Conrad will be at the Royal Albion Hotel in Brighton for this year’s Fantasycon (30 September – 2 October) although due to work commitments, he’ll have to leave on the Saturday night, after his reading at 8pm in room 134. Conrad will be moderating a panel on making a living as a writer at 3pm on Friday (30th) in the Fitzherbert suite with contributions from Tony Lee, Guy Adams, Lisa Tuttle and Christopher Fowler.
You can also catch him at the Solaris book event on Saturday 1 October at 2pm (Regency Lounge) and the PS Publishing launches on Friday at 9pm (Bar Rogue) where Gutshot will have its trigger pulled…
They rode past six dead cows lying bloated and stiff-legged. Liver, blood, genetic diseases, sicknesses like Papa’s. All because of contaminated land soaked with liquid propellant for forty years. The old folk who worried about rockets dropping on their heads had no idea of the toxic heptyl infecting the ground under their feet. They looked at the sky instead of the ground they stood on. Death had seeped into the cycle of life while white shards of progress shot towards the stars.
Some Kind of Light Shines from Your Face by Gemma Files
Joe’d been a handsome young man once, ‘fore them Europe kings and such got to squabbling with each other. Now he took tickets with a bag over his head ’til it was time to stump up on-stage and exhibit himself, making women and kids squeal and grown-ass men half-faint with his flesh’s horrid ruin.
Fifteen men left Retribution that afternoon, all dead-eye gunslingers, fire in their eyes and grit in their souls. Less than half would ride back, and them that did would never be the same. They saw bad and did worse, and something inside them broke forever. They spilled bullets and tears, and left their faith burning on the badlands.
He came. Tall he stood among the warriors, tall as a god, his body copper-brown in the sunlight, and the sweat-gloss rippled over the flex-and-swell of his muscles. But a leader needs more than sweat and muscle, and the look in his eyes was as cunning as a coyote and as reckless as a maddened bull.
I had a gun too, but it was useless against them. I knew because I’d tried. I’d shot one of them three times, chest and face- if you can call a slitted helmet beneath a wide-brimmed hat a face- and knocked it to the ground, but it’d only shaken itself and stood again, then come for me. Now the only chance I had was a rumour I’d heard in the days and weeks of roaming the wastelands looking for food. The kind of rumour you had to be mad or desperate to believe.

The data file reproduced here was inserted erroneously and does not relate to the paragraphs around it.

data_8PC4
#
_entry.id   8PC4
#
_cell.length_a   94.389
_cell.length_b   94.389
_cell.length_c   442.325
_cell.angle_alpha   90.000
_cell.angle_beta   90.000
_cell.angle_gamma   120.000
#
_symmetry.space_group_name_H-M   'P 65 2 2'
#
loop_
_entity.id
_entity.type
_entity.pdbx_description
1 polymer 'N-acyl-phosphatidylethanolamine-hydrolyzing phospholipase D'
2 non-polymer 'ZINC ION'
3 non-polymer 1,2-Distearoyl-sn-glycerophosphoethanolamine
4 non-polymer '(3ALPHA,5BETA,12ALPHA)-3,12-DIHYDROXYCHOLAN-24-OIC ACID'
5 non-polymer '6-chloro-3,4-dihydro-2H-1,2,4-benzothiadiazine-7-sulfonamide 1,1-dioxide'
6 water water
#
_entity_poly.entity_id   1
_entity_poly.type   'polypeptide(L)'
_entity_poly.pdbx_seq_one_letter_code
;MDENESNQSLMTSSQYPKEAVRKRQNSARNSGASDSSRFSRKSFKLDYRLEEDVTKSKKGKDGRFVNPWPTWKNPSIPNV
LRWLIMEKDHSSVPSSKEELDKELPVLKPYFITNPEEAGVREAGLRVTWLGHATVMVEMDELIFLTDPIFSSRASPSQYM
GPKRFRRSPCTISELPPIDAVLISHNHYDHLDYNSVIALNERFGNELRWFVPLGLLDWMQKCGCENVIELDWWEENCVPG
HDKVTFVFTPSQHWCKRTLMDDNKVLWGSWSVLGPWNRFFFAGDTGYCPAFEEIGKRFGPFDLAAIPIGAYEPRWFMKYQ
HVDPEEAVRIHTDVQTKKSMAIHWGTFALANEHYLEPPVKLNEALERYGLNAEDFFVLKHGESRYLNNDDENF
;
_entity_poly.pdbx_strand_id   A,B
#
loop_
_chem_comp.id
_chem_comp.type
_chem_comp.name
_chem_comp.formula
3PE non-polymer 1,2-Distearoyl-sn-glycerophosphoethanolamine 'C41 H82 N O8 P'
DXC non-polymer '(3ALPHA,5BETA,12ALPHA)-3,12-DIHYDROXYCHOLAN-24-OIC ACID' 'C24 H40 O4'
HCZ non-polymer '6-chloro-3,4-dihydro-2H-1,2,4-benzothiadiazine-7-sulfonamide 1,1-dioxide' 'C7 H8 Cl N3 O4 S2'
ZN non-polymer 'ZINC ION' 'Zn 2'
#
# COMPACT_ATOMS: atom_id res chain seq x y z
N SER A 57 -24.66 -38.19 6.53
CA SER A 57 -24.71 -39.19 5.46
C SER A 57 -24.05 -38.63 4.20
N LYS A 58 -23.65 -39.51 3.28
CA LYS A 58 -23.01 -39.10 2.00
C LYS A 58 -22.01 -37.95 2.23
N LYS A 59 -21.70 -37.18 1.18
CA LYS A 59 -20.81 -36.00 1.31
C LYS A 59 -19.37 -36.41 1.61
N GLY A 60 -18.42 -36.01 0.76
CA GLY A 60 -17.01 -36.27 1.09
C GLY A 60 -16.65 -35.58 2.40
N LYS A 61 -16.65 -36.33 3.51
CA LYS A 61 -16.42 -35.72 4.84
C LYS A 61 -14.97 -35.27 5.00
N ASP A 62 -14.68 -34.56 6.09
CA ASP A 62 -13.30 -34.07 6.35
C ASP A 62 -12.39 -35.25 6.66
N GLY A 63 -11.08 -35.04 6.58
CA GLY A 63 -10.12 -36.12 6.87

Old Chaedy had been mighty sure of himself. I understood why when I caught sight of the raw blue wall of power, with its roiling clouds and stabbing forks of lightning. The blooming Tide held the whole town to ransom. Pots boiled over, prospectors stopped their bickering mid-feud.
He found a brick of bills thick enough to keep them warm through the winter. He allowed his best men to send small amounts of money home. There was also a cloth filled with gemstones, blood-red crystals the size of coat buttons, but they had no way of fencing such rarities, so Parson emptied fist after glittering fist into the river.
“Quiet on set!” a voice yelled, and Henry froze in place like everyone else not actively involved in the shot. From a few yards behind the director’s chair he watched as, up on the chapel roof and on the shout of action, an older man—lean, wiry, wearing a black coat and black hat—jerked his hand to his chest and staggered like he’d just taken a bullet between the ribs. Henry turned to see who’d shot him and felt like a rube when he saw that the actor playing the good guy, knowing he was out of frame, was simply standing and watching like everybody else.
Beneath the layer of dust on the man’s face, Badge could make out scars. They were not deep, those scars, but there were many, and they made a pattern across his cheeks, like stitch-marks in a knitted quilt. “You got a name, stranger?”